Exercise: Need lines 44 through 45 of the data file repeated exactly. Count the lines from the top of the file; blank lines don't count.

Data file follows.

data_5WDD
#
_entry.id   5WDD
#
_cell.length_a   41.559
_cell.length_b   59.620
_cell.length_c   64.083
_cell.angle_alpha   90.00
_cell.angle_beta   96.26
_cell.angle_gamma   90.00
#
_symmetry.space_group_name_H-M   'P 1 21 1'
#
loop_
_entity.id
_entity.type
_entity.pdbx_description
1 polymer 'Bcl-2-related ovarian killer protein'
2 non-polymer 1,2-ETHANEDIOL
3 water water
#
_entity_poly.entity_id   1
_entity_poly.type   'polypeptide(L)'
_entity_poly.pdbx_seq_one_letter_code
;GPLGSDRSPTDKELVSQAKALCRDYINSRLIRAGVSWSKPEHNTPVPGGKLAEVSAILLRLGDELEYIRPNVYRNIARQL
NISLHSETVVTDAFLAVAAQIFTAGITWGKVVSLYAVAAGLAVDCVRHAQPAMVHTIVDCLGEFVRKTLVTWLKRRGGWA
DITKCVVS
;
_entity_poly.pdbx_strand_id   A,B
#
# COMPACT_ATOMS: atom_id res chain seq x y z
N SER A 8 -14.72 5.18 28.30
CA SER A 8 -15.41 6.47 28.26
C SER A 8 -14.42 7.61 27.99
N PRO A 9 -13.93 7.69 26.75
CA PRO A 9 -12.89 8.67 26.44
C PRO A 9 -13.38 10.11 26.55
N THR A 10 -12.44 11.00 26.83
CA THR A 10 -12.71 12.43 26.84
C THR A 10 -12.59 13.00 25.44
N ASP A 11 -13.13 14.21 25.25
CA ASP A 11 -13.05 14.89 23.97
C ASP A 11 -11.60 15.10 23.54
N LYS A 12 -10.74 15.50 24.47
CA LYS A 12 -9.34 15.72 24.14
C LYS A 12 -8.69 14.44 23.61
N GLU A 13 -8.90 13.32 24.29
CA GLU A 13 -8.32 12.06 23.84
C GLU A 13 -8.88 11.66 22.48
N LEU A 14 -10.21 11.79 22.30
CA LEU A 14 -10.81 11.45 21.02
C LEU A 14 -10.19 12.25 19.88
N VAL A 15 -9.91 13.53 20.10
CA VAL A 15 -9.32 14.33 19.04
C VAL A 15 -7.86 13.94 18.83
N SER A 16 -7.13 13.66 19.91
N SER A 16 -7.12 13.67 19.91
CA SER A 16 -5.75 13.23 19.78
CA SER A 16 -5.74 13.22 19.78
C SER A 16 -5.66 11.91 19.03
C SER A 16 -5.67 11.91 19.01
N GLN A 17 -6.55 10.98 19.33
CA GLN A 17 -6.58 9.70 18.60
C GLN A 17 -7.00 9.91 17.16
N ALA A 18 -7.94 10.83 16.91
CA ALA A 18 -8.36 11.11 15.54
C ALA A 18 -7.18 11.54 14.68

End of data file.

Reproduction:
N LYS A 12 -10.74 15.50 24.47
CA LYS A 12 -9.34 15.72 24.14